Ausonia was requisitioned in 1915 for use as a troopship. She operated in the Mediterranean and as far as India. She had a skirmish with submarine U55 on 11th June 1917, but survived. She was not so lucky the second time. On 30th May 1918, while en route from Liverpool to New York, in ballast, she was attacked by submarine U62. She sank some 600 miles off Fastnet. This was the submarine, under Captain Hashagen, that had earlier sunk Storstad, the collier that had rammed and sunk the Empress of Ireland. Although there were no passengers aboard Ausonia, there was a crew of 130. Of these, 44 were lost in the attack or on two of the lifeboats that disappeared. The rest were rescued on 8th June by HMS Zennia – all were in serious distress by then through hunger, dehydration and exposure.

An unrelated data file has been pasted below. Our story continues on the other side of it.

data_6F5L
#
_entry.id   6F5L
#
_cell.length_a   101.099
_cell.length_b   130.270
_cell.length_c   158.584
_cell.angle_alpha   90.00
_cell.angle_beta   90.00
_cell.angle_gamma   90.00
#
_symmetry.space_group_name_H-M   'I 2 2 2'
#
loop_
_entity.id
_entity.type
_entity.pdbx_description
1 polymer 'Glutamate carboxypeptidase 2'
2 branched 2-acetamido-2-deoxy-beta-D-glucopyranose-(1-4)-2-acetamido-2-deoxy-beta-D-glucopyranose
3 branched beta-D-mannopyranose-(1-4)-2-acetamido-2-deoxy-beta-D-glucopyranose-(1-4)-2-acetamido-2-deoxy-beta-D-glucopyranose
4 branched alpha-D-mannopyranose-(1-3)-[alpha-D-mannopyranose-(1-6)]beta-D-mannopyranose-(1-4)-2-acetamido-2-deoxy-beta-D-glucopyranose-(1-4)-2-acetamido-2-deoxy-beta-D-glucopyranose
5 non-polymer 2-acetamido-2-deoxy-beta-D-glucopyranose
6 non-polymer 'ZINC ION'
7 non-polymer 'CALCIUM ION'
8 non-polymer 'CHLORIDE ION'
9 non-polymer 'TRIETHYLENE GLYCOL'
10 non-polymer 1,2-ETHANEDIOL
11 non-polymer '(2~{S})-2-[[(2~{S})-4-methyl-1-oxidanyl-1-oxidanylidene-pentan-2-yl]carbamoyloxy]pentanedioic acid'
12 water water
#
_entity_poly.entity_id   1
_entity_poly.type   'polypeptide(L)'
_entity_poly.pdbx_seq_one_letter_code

The liner had been built in 1909 by Swan, Hunter & Wigham Richardson’s at Newcastle, for the Cairn-Thompson Line, and named Tortona. She was 450 feet long, 7,907grt, and had been designed for their Canadian service. In 1911 she was acquired by Cunard and renamed Ausonia.